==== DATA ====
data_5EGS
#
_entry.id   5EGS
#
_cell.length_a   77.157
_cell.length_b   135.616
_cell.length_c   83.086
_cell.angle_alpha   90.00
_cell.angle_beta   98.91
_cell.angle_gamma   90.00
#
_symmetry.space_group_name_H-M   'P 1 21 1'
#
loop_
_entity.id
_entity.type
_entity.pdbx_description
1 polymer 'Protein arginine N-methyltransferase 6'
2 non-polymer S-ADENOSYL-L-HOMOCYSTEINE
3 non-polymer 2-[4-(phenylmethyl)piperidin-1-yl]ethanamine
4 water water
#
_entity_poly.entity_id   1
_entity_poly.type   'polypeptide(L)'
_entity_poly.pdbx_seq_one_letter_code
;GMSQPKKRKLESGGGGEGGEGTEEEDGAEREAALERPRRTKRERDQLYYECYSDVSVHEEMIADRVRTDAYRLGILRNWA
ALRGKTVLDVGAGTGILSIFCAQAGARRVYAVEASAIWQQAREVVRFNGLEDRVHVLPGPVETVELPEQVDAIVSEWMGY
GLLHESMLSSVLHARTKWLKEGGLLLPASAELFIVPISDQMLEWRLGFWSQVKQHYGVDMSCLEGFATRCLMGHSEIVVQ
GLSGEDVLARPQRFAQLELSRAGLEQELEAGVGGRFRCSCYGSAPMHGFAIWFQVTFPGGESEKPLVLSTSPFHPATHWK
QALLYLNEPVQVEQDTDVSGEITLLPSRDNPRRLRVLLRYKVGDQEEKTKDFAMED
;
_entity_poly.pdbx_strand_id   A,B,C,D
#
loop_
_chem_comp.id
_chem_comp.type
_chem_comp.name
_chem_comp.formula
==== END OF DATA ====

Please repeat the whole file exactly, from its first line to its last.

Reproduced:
data_5EGS
#
_entry.id   5EGS
#
_cell.length_a   77.157
_cell.length_b   135.616
_cell.length_c   83.086
_cell.angle_alpha   90.00
_cell.angle_beta   98.91
_cell.angle_gamma   90.00
#
_symmetry.space_group_name_H-M   'P 1 21 1'
#
loop_
_entity.id
_entity.type
_entity.pdbx_description
1 polymer 'Protein arginine N-methyltransferase 6'
2 non-polymer S-ADENOSYL-L-HOMOCYSTEINE
3 non-polymer 2-[4-(phenylmethyl)piperidin-1-yl]ethanamine
4 water water
#
_entity_poly.entity_id   1
_entity_poly.type   'polypeptide(L)'
_entity_poly.pdbx_seq_one_letter_code
;GMSQPKKRKLESGGGGEGGEGTEEEDGAEREAALERPRRTKRERDQLYYECYSDVSVHEEMIADRVRTDAYRLGILRNWA
ALRGKTVLDVGAGTGILSIFCAQAGARRVYAVEASAIWQQAREVVRFNGLEDRVHVLPGPVETVELPEQVDAIVSEWMGY
GLLHESMLSSVLHARTKWLKEGGLLLPASAELFIVPISDQMLEWRLGFWSQVKQHYGVDMSCLEGFATRCLMGHSEIVVQ
GLSGEDVLARPQRFAQLELSRAGLEQELEAGVGGRFRCSCYGSAPMHGFAIWFQVTFPGGESEKPLVLSTSPFHPATHWK
QALLYLNEPVQVEQDTDVSGEITLLPSRDNPRRLRVLLRYKVGDQEEKTKDFAMED
;
_entity_poly.pdbx_strand_id   A,B,C,D
#
loop_
_chem_comp.id
_chem_comp.type
_chem_comp.name
_chem_comp.formula